It sounds simple enough, it just took me a lot longer than most folks to figure it out.
When Bill Shakespeare dropped that little pearl of wisdom via his character Polonius advising his son Laertes in Hamlet, his platitude launched an existential debate that has been going on ever since.
As in what does it mean to be true to oneself?
Philosopher Jean-Paul Sarte would likely concur with Polonius’ statement on a basic level, but he probably aligned more with Hamlet himself, who disliked “the tedious old fool.” After all, Polonius was more of a company man, into the power and wealth and not really concerned whether or not his son followed his dreams or not. The evils of society and compliance versus the individual, or individualism appears to be at the very heart of Sarte’s core message.
Or if we seemingly run counter from Sarte and go farther back to the metaphysical thinkers, like Socrates and Plato, it gets a little more fun. Plato’s writings reference the ancient phrase “know thyself” inscribed above the entrance to the Temple of Apollo at Delphi, and pushing him to examine the power of self-knowledge.
And their philosophy, in essence, made some sense; we have to know about ourselves before we can begin to understand the world around us. Or the bigger curveball from Socrates, “The only true wisdom is that I know nothing.”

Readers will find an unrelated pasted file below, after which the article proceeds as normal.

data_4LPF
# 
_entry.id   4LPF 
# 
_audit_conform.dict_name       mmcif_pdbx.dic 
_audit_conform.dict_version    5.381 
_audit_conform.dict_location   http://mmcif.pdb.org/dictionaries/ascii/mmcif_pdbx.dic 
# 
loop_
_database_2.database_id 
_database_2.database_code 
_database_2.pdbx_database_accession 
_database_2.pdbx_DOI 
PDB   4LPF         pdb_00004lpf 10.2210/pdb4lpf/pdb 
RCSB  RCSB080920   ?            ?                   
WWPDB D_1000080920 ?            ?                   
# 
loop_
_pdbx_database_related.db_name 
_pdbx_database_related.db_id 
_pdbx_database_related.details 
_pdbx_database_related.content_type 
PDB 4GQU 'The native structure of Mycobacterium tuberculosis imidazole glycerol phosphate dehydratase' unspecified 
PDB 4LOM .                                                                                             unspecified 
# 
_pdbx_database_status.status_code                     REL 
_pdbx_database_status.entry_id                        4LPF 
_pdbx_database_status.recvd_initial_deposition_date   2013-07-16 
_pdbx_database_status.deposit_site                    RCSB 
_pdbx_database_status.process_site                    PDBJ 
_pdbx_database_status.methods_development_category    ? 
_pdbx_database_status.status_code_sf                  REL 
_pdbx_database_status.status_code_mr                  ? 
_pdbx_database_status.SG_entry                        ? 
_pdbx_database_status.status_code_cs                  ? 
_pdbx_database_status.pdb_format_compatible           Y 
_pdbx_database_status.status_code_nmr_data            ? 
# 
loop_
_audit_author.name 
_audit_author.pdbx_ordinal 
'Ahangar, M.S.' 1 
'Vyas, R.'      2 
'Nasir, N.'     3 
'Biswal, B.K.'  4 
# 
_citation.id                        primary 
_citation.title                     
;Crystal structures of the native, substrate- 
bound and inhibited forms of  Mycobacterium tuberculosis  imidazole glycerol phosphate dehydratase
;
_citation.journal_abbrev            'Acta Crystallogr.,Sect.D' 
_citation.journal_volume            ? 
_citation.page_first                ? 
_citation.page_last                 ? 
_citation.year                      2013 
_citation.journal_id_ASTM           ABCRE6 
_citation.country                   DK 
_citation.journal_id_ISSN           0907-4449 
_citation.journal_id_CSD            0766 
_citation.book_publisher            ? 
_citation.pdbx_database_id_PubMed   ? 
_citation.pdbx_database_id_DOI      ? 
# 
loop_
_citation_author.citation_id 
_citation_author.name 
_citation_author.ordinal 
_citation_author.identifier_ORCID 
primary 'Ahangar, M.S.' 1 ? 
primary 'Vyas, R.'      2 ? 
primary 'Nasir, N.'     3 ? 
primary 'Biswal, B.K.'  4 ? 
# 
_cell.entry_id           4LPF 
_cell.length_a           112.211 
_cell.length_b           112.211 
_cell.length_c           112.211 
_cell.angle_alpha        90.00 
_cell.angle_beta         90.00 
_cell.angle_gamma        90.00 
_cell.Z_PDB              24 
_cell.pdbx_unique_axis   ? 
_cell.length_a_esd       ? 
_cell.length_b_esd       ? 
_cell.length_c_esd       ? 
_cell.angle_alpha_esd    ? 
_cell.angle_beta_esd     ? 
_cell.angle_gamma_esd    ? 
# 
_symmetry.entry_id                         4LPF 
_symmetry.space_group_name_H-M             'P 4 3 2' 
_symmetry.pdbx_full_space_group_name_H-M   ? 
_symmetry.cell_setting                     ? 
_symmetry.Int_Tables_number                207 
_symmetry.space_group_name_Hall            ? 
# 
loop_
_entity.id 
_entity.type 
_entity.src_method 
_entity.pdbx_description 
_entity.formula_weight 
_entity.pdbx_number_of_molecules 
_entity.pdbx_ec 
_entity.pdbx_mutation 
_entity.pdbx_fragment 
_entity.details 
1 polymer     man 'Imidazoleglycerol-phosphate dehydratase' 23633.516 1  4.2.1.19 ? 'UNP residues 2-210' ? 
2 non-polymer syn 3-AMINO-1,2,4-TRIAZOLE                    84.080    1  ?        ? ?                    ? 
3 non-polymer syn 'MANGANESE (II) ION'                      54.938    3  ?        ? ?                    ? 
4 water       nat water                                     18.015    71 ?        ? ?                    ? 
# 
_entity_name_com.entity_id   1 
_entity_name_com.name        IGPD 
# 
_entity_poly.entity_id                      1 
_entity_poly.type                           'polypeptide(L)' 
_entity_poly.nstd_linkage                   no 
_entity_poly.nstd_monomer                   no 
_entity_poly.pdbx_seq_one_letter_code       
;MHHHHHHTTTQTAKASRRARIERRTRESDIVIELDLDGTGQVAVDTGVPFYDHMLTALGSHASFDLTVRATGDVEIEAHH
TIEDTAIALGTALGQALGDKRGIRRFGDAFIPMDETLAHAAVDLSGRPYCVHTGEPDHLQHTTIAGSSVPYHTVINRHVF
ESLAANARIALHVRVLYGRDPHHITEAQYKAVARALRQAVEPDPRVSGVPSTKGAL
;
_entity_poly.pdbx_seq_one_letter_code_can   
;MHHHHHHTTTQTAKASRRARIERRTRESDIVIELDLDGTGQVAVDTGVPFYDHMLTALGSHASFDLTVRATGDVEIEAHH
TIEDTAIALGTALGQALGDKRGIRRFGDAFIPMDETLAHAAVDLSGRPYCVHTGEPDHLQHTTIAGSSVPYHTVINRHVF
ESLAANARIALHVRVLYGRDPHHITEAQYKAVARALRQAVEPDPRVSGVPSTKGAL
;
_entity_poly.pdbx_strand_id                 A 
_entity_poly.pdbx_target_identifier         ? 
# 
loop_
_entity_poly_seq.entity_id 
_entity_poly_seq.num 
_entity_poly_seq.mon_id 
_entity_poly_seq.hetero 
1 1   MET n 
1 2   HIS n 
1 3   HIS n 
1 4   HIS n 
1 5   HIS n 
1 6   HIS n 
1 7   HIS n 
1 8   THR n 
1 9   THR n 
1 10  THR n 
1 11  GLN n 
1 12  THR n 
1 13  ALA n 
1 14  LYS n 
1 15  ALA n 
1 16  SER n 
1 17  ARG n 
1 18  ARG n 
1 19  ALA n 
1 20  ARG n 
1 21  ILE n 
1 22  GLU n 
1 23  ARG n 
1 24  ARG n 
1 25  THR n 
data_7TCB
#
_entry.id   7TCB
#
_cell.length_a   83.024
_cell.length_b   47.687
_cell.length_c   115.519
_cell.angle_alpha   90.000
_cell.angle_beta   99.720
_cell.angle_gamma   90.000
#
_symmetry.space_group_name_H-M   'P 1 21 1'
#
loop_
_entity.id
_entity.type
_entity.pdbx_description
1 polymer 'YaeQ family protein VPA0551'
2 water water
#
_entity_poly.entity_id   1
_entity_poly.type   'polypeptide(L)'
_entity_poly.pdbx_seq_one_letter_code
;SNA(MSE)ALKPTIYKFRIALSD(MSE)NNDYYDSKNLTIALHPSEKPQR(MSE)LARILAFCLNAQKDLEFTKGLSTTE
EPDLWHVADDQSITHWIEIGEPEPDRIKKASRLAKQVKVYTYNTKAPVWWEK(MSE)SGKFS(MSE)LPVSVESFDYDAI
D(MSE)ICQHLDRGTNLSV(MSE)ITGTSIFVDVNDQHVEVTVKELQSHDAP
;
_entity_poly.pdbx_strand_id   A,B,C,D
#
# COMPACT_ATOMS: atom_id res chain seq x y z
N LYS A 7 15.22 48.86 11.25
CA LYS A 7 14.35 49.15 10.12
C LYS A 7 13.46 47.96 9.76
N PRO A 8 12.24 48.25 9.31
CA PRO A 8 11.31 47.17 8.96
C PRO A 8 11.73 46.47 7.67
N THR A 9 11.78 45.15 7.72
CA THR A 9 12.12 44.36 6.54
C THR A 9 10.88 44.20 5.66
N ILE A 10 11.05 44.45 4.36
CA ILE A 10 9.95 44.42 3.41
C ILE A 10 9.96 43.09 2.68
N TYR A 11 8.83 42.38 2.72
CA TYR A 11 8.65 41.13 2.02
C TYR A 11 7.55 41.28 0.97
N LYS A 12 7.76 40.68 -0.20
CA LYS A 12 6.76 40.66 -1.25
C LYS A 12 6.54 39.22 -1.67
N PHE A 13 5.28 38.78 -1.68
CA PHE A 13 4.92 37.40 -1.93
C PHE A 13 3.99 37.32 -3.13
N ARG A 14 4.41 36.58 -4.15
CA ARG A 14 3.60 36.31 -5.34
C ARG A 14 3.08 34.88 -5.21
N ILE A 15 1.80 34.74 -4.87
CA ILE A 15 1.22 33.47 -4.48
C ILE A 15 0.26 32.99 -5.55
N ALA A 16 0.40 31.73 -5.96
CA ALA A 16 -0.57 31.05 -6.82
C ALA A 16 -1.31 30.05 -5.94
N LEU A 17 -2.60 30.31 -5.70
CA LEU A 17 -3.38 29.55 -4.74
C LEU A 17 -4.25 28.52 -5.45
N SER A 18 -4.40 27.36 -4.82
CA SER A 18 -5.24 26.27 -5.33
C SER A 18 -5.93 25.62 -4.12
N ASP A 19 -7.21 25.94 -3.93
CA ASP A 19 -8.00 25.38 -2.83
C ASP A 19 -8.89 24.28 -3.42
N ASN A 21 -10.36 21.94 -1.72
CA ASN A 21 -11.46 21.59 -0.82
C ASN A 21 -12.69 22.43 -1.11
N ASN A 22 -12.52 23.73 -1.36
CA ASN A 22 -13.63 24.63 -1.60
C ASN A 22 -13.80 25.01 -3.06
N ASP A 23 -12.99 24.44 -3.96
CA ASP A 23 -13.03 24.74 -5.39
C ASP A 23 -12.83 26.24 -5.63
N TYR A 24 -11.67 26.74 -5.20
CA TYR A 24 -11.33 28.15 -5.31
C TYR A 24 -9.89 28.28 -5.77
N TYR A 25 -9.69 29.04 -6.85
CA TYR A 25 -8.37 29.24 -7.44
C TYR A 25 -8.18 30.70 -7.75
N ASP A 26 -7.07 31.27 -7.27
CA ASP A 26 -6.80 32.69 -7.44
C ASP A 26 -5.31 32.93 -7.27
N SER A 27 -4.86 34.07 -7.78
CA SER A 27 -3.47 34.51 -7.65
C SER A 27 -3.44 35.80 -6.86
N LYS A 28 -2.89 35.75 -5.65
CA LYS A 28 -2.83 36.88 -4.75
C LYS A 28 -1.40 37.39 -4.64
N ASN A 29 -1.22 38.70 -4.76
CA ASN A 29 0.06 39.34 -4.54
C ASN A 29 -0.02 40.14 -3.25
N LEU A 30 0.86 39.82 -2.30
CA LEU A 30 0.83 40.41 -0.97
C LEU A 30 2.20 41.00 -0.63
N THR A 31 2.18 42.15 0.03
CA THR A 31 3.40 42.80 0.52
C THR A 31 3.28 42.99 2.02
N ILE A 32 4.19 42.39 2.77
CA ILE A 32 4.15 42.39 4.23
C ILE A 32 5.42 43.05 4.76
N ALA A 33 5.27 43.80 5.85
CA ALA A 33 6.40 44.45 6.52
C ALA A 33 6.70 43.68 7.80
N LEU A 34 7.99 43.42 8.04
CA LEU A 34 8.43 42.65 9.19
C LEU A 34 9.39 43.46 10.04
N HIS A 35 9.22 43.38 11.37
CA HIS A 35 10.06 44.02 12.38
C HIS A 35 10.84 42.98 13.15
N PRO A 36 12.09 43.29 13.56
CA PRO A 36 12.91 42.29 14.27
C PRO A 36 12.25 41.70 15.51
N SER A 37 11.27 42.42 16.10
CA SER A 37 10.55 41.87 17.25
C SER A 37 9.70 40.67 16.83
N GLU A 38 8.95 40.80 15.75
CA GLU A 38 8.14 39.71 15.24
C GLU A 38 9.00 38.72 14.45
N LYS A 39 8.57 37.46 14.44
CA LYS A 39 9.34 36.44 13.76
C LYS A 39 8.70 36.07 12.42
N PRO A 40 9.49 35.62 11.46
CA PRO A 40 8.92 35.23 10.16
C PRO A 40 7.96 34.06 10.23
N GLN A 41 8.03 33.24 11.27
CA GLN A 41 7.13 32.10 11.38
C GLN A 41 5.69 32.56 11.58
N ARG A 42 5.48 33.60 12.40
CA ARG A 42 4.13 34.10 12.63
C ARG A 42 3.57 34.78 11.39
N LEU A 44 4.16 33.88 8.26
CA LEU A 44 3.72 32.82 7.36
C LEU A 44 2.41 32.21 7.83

Now I feel like Neo in the The Matrix right before The Oracle gives him a cookie to make him “feel right as rain.” Forget about figuring whether or not there is or is not a spoon, as perception versus reality would really derail us at this point.
Returning to the line from Shakespeare then, once we gain knowledge about our self, and learn of the world, then we get existential, and live a life true to individual providing meaning in a world that often feels meaningless.
Skipping over a few thousand philosophical and theological debates over that previous paragraph — if we are lucky enough to find what drives us, fires the engines of passion, then we are being as true as we know or understand how to be.
Other than a phrase that looks great on a bumper sticker or an Internet meme next to a fluffy mammal, it is a fairly powerful combination of words. Being true my own self is this very discussion with the world in the form of writing. Be it a blog, or a poem, or longer bit of fiction, this extended conversation on paper has become the only truth I know. I write, therefore I am.
I can’t ask him, yet I ultimately think Shakespeare was giving a shout out to the ancient Greeks, as he often did among his works. However, for poor Polonius, it was likely a platitude, a throw away line for a character who loved the sound of his own voice, but, “to thine own self be true” has taken on a life of its own. Overall, it becomes common sense, but for me, when I first read the words I wasn’t quite capable of answering what I was all about.
And now it’s a quote that generates a lot of business for tattoo shops, cross-stitch patterns and life advice posters. However you interpret the line, above all dear reader — be true to you too.